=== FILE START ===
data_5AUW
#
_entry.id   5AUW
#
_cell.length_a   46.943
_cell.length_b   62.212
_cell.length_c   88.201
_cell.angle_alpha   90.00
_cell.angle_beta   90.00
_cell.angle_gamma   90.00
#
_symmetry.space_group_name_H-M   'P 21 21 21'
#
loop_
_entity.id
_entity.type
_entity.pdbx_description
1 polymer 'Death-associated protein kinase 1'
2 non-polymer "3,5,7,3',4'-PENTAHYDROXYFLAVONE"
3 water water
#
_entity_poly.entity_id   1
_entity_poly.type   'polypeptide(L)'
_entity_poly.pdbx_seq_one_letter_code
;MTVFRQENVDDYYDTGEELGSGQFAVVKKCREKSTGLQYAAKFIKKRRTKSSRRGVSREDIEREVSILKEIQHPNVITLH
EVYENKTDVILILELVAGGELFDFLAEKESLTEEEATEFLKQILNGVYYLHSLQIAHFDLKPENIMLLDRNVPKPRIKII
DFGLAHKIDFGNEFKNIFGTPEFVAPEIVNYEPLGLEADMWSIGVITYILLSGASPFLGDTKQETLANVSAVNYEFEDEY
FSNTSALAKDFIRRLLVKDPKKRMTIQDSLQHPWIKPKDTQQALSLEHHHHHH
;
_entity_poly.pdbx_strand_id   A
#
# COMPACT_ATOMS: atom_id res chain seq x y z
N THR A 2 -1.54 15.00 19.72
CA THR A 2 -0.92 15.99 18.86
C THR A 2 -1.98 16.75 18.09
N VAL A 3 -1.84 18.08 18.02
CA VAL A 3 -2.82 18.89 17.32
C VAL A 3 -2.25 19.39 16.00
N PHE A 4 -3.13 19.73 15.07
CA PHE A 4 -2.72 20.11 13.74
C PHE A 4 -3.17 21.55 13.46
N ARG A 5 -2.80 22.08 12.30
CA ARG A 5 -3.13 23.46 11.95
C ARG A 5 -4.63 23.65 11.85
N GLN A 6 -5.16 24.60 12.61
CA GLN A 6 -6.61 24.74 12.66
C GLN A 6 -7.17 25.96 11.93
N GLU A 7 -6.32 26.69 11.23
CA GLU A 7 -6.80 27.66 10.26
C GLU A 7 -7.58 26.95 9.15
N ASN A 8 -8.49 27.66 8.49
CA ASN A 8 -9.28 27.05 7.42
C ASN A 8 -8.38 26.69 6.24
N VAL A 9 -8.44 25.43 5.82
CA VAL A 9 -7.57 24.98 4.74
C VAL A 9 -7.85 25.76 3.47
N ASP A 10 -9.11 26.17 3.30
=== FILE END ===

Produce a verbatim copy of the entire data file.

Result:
data_5AUW
#
_entry.id   5AUW
#
_cell.length_a   46.943
_cell.length_b   62.212
_cell.length_c   88.201
_cell.angle_alpha   90.00
_cell.angle_beta   90.00
_cell.angle_gamma   90.00
#
_symmetry.space_group_name_H-M   'P 21 21 21'
#
loop_
_entity.id
_entity.type
_entity.pdbx_description
1 polymer 'Death-associated protein kinase 1'
2 non-polymer "3,5,7,3',4'-PENTAHYDROXYFLAVONE"
3 water water
#
_entity_poly.entity_id   1
_entity_poly.type   'polypeptide(L)'
_entity_poly.pdbx_seq_one_letter_code
;MTVFRQENVDDYYDTGEELGSGQFAVVKKCREKSTGLQYAAKFIKKRRTKSSRRGVSREDIEREVSILKEIQHPNVITLH
EVYENKTDVILILELVAGGELFDFLAEKESLTEEEATEFLKQILNGVYYLHSLQIAHFDLKPENIMLLDRNVPKPRIKII
DFGLAHKIDFGNEFKNIFGTPEFVAPEIVNYEPLGLEADMWSIGVITYILLSGASPFLGDTKQETLANVSAVNYEFEDEY
FSNTSALAKDFIRRLLVKDPKKRMTIQDSLQHPWIKPKDTQQALSLEHHHHHH
;
_entity_poly.pdbx_strand_id   A
#
# COMPACT_ATOMS: atom_id res chain seq x y z
N THR A 2 -1.54 15.00 19.72
CA THR A 2 -0.92 15.99 18.86
C THR A 2 -1.98 16.75 18.09
N VAL A 3 -1.84 18.08 18.02
CA VAL A 3 -2.82 18.89 17.32
C VAL A 3 -2.25 19.39 16.00
N PHE A 4 -3.13 19.73 15.07
CA PHE A 4 -2.72 20.11 13.74
C PHE A 4 -3.17 21.55 13.46
N ARG A 5 -2.80 22.08 12.30
CA ARG A 5 -3.13 23.46 11.95
C ARG A 5 -4.63 23.65 11.85
N GLN A 6 -5.16 24.60 12.61
CA GLN A 6 -6.61 24.74 12.66
C GLN A 6 -7.17 25.96 11.93
N GLU A 7 -6.32 26.69 11.23
CA GLU A 7 -6.80 27.66 10.26
C GLU A 7 -7.58 26.95 9.15
N ASN A 8 -8.49 27.66 8.49
CA ASN A 8 -9.28 27.05 7.42
C ASN A 8 -8.38 26.69 6.24
N VAL A 9 -8.44 25.43 5.82
CA VAL A 9 -7.57 24.98 4.74
C VAL A 9 -7.85 25.76 3.47
N ASP A 10 -9.11 26.17 3.30